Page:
Pixar has another great movie on its resume.
The latest film from the Disney-owned studio takes place in and around a small town on the Italian Riviera. The titular character, voiced by Jacob Tremblay, is a young humanoid sea creature who lives beneath the waves with his mother (Maya Rudolph), father (Jim Gaffigan) and grandma (Sandy Martin). The family has a strict rule about not visiting the surface, as humans have been known to be dangerous, but Luca is fascinated by the world above.
At the film’s start, Luca is given a chance to explore the Italian turf when he meets another “sea monster,” Alberto (Jack Dylan Grazer). The duo become fast friends and, with growing frustration toward his parents’ rules, Luca decides to travel to the Italian village with Alberto, in human disguise. There, they become friends with a girl named Giulia (Emma Berman), who wants to enter a local triathlon.
“Luca” features a rather familiar story. A group of friends spend much of the movie preparing for a big competition where the story will ultimately have its big conclusion. It’s something that’s been used time and again in movies.
What separates “Luca” from the rest of the pack, though, is just how damn well this film is executed. While it’s true this movie doesn’t take on the “big questions” like the last Pixar movie, “Soul,” it’s absolutely brimming with heart.
It’s exceptionally easy to fall in love with this movie because of how charming and pure the whole experience is. It’s simple, but it has a big emotional impact.
Not only does the movie have a well executed story, it’s also heavily benefited by wonderful themes of acceptance and finding one’s place in the world.
The biggest shining point for this whole film, though, is its cast of characters, as well as their relationships.
Luca is a wonderful protagonist, and watching his arc over the course of this feature is positively touching. His starry-eyed demeanor is quite endearing.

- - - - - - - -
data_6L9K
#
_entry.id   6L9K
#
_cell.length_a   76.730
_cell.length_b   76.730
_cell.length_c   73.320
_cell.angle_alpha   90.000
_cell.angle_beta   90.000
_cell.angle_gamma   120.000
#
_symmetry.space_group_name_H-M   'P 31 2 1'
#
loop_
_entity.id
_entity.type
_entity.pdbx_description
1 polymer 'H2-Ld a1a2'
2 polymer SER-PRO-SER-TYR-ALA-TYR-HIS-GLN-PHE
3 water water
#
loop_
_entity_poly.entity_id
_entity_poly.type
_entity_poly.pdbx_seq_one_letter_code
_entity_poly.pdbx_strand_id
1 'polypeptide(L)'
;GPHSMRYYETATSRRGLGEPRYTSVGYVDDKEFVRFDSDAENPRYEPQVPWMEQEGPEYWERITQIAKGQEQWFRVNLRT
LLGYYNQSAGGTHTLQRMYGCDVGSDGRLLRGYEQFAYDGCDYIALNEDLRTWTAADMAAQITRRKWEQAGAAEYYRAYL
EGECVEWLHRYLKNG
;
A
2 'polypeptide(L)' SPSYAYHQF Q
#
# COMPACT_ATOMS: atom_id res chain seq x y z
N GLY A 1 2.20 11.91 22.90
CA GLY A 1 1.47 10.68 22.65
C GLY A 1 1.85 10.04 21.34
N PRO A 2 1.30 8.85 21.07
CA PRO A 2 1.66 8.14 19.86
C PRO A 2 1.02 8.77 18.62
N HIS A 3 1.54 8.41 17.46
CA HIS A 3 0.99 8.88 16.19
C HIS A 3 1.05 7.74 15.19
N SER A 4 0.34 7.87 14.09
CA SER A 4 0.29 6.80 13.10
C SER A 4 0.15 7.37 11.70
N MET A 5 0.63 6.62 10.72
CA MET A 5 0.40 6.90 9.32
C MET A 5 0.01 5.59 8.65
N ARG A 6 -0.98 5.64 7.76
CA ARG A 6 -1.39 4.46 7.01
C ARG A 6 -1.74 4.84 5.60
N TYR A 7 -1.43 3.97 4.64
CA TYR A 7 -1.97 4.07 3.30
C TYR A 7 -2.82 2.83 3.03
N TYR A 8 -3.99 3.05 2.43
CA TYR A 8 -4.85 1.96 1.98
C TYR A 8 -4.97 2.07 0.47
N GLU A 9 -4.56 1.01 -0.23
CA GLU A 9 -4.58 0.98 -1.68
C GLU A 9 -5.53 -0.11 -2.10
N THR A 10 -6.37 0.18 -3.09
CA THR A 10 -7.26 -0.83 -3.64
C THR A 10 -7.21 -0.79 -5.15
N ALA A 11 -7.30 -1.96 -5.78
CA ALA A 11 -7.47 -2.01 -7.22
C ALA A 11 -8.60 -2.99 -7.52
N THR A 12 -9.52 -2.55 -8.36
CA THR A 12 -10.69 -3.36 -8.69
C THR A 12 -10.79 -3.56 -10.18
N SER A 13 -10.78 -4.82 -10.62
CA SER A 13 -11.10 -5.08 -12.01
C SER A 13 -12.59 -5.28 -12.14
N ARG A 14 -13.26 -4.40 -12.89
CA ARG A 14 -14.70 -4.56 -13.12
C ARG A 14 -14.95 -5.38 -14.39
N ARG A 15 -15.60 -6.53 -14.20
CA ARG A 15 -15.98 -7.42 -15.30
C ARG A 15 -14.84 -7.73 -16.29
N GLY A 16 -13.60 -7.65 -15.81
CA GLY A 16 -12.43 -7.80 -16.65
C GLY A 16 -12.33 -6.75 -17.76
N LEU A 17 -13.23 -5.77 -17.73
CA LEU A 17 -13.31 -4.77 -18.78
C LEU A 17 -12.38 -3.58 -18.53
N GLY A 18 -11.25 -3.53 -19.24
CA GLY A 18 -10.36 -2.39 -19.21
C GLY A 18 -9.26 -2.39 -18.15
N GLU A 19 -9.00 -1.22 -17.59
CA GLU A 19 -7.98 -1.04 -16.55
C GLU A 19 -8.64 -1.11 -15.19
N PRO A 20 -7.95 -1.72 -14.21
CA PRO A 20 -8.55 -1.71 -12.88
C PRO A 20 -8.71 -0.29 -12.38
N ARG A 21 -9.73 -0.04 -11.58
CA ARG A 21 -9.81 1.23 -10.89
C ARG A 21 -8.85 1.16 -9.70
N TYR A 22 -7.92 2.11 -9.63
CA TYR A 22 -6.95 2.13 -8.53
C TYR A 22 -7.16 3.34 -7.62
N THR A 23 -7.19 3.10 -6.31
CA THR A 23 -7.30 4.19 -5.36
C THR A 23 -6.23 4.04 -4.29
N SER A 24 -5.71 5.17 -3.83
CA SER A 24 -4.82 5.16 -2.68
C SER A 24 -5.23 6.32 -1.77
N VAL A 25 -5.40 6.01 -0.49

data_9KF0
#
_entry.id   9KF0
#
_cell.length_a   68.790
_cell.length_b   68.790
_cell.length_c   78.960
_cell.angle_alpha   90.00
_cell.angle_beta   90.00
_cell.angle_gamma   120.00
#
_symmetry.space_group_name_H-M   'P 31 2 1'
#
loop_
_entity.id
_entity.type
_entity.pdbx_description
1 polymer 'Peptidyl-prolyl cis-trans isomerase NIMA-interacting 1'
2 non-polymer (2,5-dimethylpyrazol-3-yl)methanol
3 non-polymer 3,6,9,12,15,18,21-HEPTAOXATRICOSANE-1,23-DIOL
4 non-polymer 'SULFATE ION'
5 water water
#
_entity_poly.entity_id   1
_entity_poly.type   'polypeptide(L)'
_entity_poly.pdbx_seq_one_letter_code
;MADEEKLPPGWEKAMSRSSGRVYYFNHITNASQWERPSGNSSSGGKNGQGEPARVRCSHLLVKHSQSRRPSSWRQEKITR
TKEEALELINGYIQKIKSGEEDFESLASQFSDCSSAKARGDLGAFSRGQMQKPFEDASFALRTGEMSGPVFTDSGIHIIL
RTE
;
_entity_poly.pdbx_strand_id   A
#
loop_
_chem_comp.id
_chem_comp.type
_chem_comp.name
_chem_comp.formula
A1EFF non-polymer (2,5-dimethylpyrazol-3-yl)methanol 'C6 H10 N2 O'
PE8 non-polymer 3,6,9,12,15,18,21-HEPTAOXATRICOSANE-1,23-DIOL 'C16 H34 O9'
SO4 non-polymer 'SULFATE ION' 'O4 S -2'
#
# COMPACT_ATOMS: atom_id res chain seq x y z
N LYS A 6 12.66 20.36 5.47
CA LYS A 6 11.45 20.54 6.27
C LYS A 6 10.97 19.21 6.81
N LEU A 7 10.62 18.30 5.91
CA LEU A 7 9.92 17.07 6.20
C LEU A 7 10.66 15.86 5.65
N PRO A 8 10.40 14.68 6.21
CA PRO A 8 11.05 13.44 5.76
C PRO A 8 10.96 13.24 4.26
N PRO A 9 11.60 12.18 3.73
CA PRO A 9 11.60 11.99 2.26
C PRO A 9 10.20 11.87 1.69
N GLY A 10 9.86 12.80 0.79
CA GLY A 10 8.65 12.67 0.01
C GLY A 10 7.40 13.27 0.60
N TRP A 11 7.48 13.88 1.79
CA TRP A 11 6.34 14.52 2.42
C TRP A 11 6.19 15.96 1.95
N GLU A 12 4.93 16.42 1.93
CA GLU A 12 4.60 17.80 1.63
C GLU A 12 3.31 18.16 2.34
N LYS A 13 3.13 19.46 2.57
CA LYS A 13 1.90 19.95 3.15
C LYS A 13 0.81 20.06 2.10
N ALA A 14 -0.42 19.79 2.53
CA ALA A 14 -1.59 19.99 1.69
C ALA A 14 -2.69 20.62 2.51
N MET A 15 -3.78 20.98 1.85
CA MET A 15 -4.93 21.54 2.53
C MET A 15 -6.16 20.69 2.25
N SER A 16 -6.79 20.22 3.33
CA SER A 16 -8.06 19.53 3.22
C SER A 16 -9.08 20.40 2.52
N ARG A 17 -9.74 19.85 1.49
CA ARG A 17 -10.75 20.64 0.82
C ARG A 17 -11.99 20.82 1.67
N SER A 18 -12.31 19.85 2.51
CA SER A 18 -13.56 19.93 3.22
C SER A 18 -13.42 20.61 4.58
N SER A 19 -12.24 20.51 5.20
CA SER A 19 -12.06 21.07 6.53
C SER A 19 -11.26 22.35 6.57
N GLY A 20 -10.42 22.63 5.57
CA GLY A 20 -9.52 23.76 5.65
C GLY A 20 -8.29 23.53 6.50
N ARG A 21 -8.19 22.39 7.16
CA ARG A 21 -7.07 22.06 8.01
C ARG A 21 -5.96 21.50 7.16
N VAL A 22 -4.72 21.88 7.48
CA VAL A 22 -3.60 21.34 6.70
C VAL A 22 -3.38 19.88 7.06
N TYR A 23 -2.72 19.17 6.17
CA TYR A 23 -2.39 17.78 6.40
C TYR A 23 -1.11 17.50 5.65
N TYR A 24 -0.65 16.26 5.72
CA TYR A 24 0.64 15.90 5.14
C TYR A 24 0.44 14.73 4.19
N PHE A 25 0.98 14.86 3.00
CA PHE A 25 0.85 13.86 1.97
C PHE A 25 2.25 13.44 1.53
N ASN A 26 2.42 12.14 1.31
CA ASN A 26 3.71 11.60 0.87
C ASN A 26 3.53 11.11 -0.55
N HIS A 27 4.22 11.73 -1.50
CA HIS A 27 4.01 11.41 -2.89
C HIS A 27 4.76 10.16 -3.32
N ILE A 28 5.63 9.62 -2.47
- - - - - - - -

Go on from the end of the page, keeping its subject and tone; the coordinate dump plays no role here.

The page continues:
Alberto, meanwhile, is a great foil for Luca. He’s much more outgoing and adventurous than Luca. He also holds more of his deeper emotions inward, while Luca is more vocal about his feelings. He’s a wonderful contrasting character and co-protagonist.
The relationship between the two is absolutely critical to the film’s success, as well. The connection these two build over the course of the runtime is compelling and sincere. Seeing them interact is very enjoyable and it’s heart-wrenching to watch when their relationship hits snags.
The supporting characters are strong, too. Giulia is a wonderful, eccentric addition to the trio. She’s a burst of energy whenever she’s on screen and her friendship with both protagonists adds another layer of character depth to the film.
While they’re not given as prominent roles in the movie, Luca’s parents and grandma, as well as Giulia’s father, have some great moments, too.
As expected from Pixar, the animation also looks good. The water is lifelike and the movie has a vibrant aesthetic that captures the feeling of summer.
“Luca” may not have as much meat on the narrative bone as some of Pixar’s other greats, but this is still a phenomenal entry. Its emphasis on acceptance and delightful characters put it in the studio’s upper echelon. 4.75 out of 5.